Are You Open to a New Perspective?

Seeing the Big Picture Will Help You—Whatever Your Role

At one place I worked, I facilitated the onboarding process for new hires from around the country. I guided them through their orientation as well as their introduction to their initial corporate training. During this time, these new hires were exposed to the depth of the organization. They discovered for the first time all the services their employer provided to clients. Even though it might have felt overwhelming, they got a full picture of the capabilities of their new employer. By learning of all the ways they could be a part of serving their clients, they gained a new perspective.

New Perspective

In the sixth chapter of 2 Kings, the Scripture shows how important a new perspective is. After the prophet Elisha had repeatedly warned the king of Israel of the Syrian king’s battle plans, one night the infuriated king of Syria travelled to the city where Elisha was in order to capture him. The next morning, Elisha’s servant woke up to see this vast army surrounding the city. Consequently, the servant was terrified.

And the servant said, “Alas, my master! What shall we do?” He said, “Do not be afraid, for those who are with us are more than those who are with them.” Then Elisha prayed and said, “O Lord, please open his eyes that he may see.” So the Lord opened the eyes of the young man, and he saw, and behold, the mountain was full of horses and chariots of fire all around Elisha. (2 Kings 6:15b-17)

Elisha had a perspective that his servant did not have. Only when his servant looked at the situation the same way Elisha did was he able to see what Elisha could see. It is easy to assume that your perspective is the only one. But your perspective may not be accurate. There may be some information that you are not aware of, like Elisha’s servant discovered. What you don’t know can affect how you see the situation. Therefore, it is important for you to be willing to look beyond your own perspective.

Take time to reflect before you pass judgment on your boss or your workplace. Realize that there may be more to the situation than meets your eye.

Stepping back to see the big picture helps you understand how everything at your workplace fits together. This new perspective can help you realize there may be more going on that you were initially aware of, as the new hires discovered at their orientation.

Here are three ways you can look at your role at your workplace to gain a new perspective.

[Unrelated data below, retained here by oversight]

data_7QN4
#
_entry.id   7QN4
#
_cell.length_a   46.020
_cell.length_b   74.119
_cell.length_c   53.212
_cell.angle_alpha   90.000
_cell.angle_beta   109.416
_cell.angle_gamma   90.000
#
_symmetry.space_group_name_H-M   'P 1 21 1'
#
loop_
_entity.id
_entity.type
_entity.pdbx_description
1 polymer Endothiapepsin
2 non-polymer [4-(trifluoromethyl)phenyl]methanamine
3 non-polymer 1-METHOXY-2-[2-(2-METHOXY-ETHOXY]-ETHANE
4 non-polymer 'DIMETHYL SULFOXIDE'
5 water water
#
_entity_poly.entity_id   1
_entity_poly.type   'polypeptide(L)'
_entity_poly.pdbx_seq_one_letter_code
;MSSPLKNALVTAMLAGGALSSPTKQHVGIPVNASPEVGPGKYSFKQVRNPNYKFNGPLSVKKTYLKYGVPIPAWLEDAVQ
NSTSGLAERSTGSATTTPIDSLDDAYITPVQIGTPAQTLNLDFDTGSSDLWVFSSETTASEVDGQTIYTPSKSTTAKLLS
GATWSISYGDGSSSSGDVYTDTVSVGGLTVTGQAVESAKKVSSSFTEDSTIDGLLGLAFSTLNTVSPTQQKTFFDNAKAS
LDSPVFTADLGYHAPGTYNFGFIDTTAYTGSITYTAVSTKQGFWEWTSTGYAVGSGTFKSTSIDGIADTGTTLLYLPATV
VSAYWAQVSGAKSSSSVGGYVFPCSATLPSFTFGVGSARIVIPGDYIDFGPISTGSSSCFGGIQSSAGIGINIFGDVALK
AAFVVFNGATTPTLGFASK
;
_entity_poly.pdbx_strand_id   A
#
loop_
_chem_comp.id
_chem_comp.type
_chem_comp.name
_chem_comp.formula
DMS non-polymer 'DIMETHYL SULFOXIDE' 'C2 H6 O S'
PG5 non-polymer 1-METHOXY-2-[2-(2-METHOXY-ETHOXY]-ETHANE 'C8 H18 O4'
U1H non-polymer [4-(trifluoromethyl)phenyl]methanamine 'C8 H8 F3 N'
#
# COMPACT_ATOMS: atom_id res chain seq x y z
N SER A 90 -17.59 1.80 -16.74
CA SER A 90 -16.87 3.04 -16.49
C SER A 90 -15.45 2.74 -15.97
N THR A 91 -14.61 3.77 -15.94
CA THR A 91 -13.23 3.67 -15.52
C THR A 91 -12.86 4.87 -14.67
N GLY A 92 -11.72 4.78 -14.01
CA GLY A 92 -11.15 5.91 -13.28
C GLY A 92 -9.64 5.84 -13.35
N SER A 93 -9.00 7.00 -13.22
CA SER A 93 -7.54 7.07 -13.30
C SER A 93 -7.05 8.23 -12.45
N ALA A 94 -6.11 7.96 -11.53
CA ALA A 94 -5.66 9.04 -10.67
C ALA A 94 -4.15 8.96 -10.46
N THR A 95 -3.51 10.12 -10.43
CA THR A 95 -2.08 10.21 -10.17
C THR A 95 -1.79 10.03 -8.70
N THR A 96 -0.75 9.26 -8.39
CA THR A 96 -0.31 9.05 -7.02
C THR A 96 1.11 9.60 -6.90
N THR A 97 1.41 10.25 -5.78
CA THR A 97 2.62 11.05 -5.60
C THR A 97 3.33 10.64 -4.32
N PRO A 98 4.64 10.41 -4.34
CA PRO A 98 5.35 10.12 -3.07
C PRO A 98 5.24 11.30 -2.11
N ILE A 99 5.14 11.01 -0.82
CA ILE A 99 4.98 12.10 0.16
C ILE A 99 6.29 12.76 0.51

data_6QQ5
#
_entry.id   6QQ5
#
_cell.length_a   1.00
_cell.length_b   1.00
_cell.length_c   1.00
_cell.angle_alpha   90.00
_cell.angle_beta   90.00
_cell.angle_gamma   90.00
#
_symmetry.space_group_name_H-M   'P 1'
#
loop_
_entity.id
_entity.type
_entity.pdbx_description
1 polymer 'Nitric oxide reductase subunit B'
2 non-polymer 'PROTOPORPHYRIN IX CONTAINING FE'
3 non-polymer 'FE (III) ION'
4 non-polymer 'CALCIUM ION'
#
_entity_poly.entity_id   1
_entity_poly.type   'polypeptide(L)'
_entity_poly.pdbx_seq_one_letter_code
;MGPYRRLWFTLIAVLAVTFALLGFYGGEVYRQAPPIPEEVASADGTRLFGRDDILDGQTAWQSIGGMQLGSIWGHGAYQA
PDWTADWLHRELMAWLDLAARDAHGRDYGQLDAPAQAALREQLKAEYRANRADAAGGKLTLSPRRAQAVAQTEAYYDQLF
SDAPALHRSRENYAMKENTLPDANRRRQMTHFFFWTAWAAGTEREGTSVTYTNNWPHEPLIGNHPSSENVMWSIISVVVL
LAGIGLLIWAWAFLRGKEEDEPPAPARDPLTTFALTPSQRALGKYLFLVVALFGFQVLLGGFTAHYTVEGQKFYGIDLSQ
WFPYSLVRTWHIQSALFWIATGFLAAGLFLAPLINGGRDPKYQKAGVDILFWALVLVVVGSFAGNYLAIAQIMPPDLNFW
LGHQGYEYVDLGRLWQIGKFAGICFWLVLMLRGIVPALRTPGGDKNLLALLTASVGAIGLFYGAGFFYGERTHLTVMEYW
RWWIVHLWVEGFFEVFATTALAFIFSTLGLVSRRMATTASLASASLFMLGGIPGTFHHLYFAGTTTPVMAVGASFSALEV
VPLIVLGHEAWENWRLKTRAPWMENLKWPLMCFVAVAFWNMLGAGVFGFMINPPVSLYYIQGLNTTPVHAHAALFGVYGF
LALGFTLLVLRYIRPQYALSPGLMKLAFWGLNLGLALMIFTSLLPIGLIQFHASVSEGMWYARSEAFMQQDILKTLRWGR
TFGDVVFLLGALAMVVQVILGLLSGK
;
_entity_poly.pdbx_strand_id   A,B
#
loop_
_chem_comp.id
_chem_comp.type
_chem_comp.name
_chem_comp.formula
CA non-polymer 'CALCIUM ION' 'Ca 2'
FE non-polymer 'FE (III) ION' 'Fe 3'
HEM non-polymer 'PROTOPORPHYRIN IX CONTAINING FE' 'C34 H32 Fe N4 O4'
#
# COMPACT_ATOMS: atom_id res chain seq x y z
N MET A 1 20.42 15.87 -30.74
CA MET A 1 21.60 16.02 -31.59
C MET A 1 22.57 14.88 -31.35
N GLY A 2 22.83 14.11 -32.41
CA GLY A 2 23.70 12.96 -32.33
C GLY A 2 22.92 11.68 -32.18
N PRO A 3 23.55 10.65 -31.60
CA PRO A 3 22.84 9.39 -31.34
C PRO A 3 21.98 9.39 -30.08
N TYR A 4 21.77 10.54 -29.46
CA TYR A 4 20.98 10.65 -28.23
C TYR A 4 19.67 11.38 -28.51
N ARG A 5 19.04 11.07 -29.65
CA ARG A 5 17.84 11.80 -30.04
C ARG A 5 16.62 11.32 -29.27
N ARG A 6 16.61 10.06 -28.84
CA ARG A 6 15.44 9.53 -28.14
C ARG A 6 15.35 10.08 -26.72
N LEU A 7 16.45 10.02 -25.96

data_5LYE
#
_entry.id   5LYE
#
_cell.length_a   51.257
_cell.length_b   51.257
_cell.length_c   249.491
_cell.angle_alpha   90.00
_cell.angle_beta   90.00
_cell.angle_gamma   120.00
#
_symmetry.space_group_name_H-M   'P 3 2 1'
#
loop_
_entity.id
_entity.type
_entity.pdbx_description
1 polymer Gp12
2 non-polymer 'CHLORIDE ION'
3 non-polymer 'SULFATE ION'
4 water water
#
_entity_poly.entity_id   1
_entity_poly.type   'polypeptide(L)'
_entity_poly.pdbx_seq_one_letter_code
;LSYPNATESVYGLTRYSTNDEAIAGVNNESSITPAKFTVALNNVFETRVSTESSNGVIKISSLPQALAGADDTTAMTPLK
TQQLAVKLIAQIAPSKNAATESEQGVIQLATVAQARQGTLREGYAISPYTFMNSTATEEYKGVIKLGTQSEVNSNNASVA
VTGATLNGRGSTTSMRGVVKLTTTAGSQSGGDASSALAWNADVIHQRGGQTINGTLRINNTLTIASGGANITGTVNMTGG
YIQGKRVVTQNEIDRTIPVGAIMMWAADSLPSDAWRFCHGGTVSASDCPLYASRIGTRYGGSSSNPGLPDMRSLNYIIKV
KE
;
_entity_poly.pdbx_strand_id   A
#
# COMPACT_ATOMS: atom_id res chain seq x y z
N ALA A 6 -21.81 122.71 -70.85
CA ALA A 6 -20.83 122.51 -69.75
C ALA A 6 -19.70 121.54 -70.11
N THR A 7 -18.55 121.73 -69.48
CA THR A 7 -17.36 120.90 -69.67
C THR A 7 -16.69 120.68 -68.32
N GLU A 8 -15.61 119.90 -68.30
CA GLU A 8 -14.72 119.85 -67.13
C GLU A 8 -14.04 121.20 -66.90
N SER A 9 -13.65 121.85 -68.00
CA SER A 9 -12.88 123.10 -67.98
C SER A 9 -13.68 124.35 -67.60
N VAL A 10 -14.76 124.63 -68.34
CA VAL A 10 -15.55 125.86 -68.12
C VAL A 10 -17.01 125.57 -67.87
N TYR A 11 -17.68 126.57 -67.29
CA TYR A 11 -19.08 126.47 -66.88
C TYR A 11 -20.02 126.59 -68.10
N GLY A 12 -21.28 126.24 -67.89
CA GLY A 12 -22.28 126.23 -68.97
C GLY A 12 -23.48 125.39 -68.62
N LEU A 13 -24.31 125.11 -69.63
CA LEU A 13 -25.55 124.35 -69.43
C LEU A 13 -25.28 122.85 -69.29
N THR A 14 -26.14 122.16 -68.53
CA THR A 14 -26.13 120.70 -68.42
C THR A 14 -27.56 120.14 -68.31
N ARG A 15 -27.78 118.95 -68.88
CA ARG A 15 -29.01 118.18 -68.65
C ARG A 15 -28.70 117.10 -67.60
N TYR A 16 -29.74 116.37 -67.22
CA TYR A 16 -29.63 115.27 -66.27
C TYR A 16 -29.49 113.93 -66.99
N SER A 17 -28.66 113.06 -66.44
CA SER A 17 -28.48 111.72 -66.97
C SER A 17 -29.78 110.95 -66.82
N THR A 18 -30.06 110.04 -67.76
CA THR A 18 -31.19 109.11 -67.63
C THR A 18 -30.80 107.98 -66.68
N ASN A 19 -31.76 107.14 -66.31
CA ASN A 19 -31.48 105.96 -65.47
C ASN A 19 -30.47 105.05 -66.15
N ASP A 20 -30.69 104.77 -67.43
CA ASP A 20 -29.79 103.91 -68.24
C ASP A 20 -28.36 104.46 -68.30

What Does Integrity Mean to You?

Is Your Sunday Separate from Your Monday?

Before I started Transformational Impact LLC, I worked with my friend Ben Case. Ben is reputedly one of the best major gift fundraisers in the world, having helped nonprofits raise more than $4.8 billion in his 41 years in fundraising and nonprofit management. Ben has also been a hallmark of honesty and integrity as long as I have known him. He tells a powerful story to explain the importance of integrity.

Integrity

I was in a meeting with my wife, Angela, and Robert McFarland, at the time a consultant with our company. … I was deeply resisting something Angela insisted I do. Angela thought that, as a business owner, I was required by law to do this. Our lawyer acknowledged there were “gray areas” as to the applicability of the law to our work. Give me “gray areas” and I will run with it forever. I did not want to do what Angela was telling me to do! Then Robert, who had been observing the discussion and my strong resistance, simply asked, “Ben, when are you going to have integrity—some of the time or all of the time?”

Live with integrity. In the walk of life, you will always be glad you did. Integrity means all the time. …

I did follow my wife’s advice, and am glad I did.

As Ben said, integrity means all the time. It is possible to be honest in one situation but not in another, but you can’t choose to have integrity one day and not the next. It’s all or nothing. Either you have integrity or you don’t.

In his book The Deeper Life, Daniel Henderson gives a good definition of integrity: “Integrity is a life where all the pieces fit together.” If you have integrity, then your life is integrated. You are not one way with some people and another way with other people. You are the same person all the time.

Henderson also explains what integrity is not: “compartmentalization is the opposite of integrity.” If you have to keep one part of your life separate from the rest of your life, you lead a compartmentalized life. If your Sunday is separate from your Monday through Saturday, you do not have an integrated life.

Integrity is about being honest with yourself: you know the real truth about the person you see in the mirror. You may be able to fool other people, but you can’t fool yourself. And you have to be with yourself all the time, so you know if you are trustworthy.

You need to be trustworthy all the time if you want to be trusted all the time. Here are three things to keep in mind to help you exhibit integrity.